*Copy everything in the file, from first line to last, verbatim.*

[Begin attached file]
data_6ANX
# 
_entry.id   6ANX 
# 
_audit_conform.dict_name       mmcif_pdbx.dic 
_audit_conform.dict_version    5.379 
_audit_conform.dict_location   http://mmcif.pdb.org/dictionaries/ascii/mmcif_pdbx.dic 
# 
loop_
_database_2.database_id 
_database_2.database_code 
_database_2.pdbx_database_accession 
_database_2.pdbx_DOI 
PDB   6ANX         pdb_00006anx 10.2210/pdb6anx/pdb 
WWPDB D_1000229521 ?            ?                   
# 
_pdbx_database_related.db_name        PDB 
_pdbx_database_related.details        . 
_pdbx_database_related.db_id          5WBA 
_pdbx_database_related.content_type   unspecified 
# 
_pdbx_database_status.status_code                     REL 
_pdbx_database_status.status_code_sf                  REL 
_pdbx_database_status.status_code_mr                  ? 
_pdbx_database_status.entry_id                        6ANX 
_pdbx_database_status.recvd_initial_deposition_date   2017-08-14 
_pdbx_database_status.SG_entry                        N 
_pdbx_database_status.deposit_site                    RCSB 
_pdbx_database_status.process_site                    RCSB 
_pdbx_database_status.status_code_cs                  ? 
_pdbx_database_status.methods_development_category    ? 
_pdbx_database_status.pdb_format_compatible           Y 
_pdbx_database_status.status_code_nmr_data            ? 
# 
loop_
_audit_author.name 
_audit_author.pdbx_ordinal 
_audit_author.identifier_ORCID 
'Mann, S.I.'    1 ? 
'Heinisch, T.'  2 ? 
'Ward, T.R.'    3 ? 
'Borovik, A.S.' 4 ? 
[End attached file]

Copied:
data_6ANX
# 
_entry.id   6ANX 
# 
_audit_conform.dict_name       mmcif_pdbx.dic 
_audit_conform.dict_version    5.379 
_audit_conform.dict_location   http://mmcif.pdb.org/dictionaries/ascii/mmcif_pdbx.dic 
# 
loop_
_database_2.database_id 
_database_2.database_code 
_database_2.pdbx_database_accession 
_database_2.pdbx_DOI 
PDB   6ANX         pdb_00006anx 10.2210/pdb6anx/pdb 
WWPDB D_1000229521 ?            ?                   
# 
_pdbx_database_related.db_name        PDB 
_pdbx_database_related.details        . 
_pdbx_database_related.db_id          5WBA 
_pdbx_database_related.content_type   unspecified 
# 
_pdbx_database_status.status_code                     REL 
_pdbx_database_status.status_code_sf                  REL 
_pdbx_database_status.status_code_mr                  ? 
_pdbx_database_status.entry_id                        6ANX 
_pdbx_database_status.recvd_initial_deposition_date   2017-08-14 
_pdbx_database_status.SG_entry                        N 
_pdbx_database_status.deposit_site                    RCSB 
_pdbx_database_status.process_site                    RCSB 
_pdbx_database_status.status_code_cs                  ? 
_pdbx_database_status.methods_development_category    ? 
_pdbx_database_status.pdb_format_compatible           Y 
_pdbx_database_status.status_code_nmr_data            ? 
# 
loop_
_audit_author.name 
_audit_author.pdbx_ordinal 
_audit_author.identifier_ORCID 
'Mann, S.I.'    1 ? 
'Heinisch, T.'  2 ? 
'Ward, T.R.'    3 ? 
'Borovik, A.S.' 4 ? 